Creativity and My Note Cards

“You can’t solve a problem with the same mind that created it.” ~ Albert Einstein

Hmmm…Einstein was a genius, so perhaps we could learn something from him about solving our own problems. But how can I use a different mind, when obviously I only have one?

One way is through creativity – stepping outside of our usual way of thinking. According to the IFS model, creativity is a quality of Self, and it’s one that is often stifled during our development into adulthood. We develop parts to protect us from being admonished, embarrassed, or left out, and these parts can become extreme and also keep us from being creative. In other words, many times it may have felt unsafe for us to express ourselves creatively if that expression caused us to be punished or separated from our peers, so we learned to “fit in” by conforming. If we continue to conform to what we believe others expect of us, we can develop extreme parts such as perfectionism and people-pleasing. As we work with our extreme protector parts, Self comes forward and creativity returns, little by little.

I recently had a burst of creativity that amazed and entertained me. I had made a note card on my computer with a picture of a beautiful waterfall on the front, and sent it to a friend as a thank you note. He liked it so much that he asked me to make 50 more for him to use as personal correspondence. As I started to print them two to a page, I noticed that the picture on the right side of the page was off-center. I was not happy with this, as these would be given to someone else, and I never wanted him to think I couldn’t make something perfect! (my part that didn’t want me to be embarrassed or seem “less than”)

So I tried everything I knew to fix the alignment on the right side – I reread the directions on the template, reset the margins, copied and pasted the picture again, manually moved the picture, reduced the size – and all I accomplished was wasting more paper (which I hate!) and becoming more frustrated. I felt like screaming, “I am smart!  Why can’t I figure this out?!” But you see, I was stuck because I was trying to solve the problem with the same mind that created it – my analytical, thinking too much, read the directions and stare at the screen over and over until I get this right – mind.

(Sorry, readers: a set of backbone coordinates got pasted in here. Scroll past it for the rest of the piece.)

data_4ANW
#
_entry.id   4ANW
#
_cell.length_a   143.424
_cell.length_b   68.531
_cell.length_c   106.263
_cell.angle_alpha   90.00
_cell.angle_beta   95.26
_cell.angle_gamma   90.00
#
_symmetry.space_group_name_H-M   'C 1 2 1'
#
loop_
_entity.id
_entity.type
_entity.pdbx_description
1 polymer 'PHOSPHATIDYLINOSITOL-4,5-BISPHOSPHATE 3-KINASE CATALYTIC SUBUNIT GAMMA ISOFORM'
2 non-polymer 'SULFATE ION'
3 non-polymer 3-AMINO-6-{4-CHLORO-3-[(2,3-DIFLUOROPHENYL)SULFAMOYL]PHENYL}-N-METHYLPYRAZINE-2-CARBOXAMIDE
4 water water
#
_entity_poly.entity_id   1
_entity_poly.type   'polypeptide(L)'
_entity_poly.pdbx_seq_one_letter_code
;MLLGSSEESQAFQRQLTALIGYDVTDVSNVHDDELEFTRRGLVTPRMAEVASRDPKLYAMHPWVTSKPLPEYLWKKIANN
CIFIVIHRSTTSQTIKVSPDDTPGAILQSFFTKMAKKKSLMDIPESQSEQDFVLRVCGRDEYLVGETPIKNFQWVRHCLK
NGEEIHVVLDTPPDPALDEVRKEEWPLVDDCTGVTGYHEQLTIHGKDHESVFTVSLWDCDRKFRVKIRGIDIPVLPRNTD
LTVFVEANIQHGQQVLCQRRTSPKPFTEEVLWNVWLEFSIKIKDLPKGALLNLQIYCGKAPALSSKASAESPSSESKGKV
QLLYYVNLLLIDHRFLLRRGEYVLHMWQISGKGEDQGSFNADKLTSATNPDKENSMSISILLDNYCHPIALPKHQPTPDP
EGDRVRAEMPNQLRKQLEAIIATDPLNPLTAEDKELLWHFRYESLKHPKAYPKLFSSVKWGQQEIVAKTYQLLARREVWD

With nothing else to try, I gave up. I let go of trying to “fix” the problem by centering the picture on the right side of the page. I decided I could just print the note cards one per page, on the left side only, and leave the right side blank rather than waste ink printing that side off-center. So I fed the first page into the printer and printed out the first note card, beautifully centered and on the left side of the page. As I took it out of the tray and started to tear off the blank side, WHAM! – the creative mind said, “Turn the paper over, feed it through again, and the perfectly aligned note card will print on the other side of the page.” I absolutely laughed out loud, sitting on the floor of my office. Such a simple solution, yet I could NOT get there until I let go of my old way of thinking.

Admittedly, the extremely distressing problems in our lives involve something more serious than printing perfect note cards, but the path to the solution is the same – original, creative thoughts and ideas. Many times in my life when I have stopped struggling with trying to perfectly solve a problem in the way I believe it would be best, the solution has come to me in a completely different manner, usually a much simpler and better idea than the one I struggled so hard to use. So the next time you feel overwhelmed by a problem and frustrated by your lack of ability to solve it, try letting go of fighting in the same old way. Perhaps some creativity will be sparked, and you will be able to “think outside the box” into a different and better solution.

At Southlake Counseling, we can help you discover and get to know the parts that may be keeping you stuck in the same ways of thinking and behaving, in all areas of your life. To learn more about how this process of self-awareness can work for you, schedule an appointment today and start your own journey out of frustration and into creativity and freedom!

Be well,

Debbie

Your Say Yes to Life Monday Motivator: The Rebel Within

We all like to think that we are not passive-aggressive. Even if we are not sure what that term means, we are pretty sure it does not apply to us. “Passive-aggressive” doesn’t sound like something a nice person, a loving person, a person like us, would do.

Even as you are thinking this, however, a recent incident weighs on your mind. Last night your mom called asking if you could watch her twin dachshunds while she and your step-dad went on a mini-vacation. The problem is that you know that your mom knows that her dachshunds get along like oil and vinegar with your basset hound.

And you know it too.

So why were the first words that popped out of your mouth, “Of course, Mom – no problem!”

Not to mention that, no sooner had she sweetly thanked you – for the third time this month – than you proceeded to volley off a series of conditions upon which the dogs could stay, including specific times your mom must drop off and pick up her babies, provision of an ample amount of food (because we all know how much dachshunds can eat and your basset Harry doesn’t need to starve all weekend just because your mom doesn’t want to pay to kennel her pets) …. you get the picture.